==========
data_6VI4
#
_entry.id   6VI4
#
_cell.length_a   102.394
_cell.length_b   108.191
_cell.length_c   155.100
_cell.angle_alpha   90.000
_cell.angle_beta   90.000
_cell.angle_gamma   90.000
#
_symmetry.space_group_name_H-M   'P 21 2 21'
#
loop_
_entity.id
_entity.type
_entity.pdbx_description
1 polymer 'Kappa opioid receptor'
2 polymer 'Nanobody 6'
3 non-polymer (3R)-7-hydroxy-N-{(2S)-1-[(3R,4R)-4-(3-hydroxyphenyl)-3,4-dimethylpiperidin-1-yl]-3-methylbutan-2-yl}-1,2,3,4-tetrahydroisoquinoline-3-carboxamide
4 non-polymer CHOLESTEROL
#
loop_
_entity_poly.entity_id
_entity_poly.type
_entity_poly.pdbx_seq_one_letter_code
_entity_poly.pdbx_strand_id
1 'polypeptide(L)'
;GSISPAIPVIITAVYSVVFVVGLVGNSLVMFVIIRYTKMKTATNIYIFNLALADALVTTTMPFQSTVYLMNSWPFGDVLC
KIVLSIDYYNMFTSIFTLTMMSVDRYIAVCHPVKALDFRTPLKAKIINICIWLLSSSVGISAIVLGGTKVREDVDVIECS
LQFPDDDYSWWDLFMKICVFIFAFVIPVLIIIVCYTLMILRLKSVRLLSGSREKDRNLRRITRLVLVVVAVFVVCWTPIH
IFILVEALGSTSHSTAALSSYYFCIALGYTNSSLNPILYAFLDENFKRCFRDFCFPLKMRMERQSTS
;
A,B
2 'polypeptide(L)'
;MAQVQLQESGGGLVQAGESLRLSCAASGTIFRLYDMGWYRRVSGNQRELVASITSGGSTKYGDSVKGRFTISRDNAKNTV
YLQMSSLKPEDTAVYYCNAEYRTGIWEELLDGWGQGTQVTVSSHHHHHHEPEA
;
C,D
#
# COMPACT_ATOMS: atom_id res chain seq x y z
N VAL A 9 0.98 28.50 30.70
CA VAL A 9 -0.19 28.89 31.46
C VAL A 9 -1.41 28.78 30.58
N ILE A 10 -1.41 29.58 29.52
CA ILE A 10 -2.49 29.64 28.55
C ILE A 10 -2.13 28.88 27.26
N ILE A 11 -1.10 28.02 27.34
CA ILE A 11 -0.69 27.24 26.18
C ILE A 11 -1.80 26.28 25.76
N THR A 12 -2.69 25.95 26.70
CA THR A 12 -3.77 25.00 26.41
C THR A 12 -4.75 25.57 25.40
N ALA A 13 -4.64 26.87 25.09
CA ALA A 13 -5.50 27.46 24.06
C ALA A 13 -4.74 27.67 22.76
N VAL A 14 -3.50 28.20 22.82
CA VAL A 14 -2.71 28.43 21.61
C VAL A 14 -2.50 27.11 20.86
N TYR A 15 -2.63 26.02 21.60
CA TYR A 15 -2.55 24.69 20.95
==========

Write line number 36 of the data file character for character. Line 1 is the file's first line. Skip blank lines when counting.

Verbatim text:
;MAQVQLQESGGGLVQAGESLRLSCAASGTIFRLYDMGWYRRVSGNQRELVASITSGGSTKYGDSVKGRFTISRDNAKNTV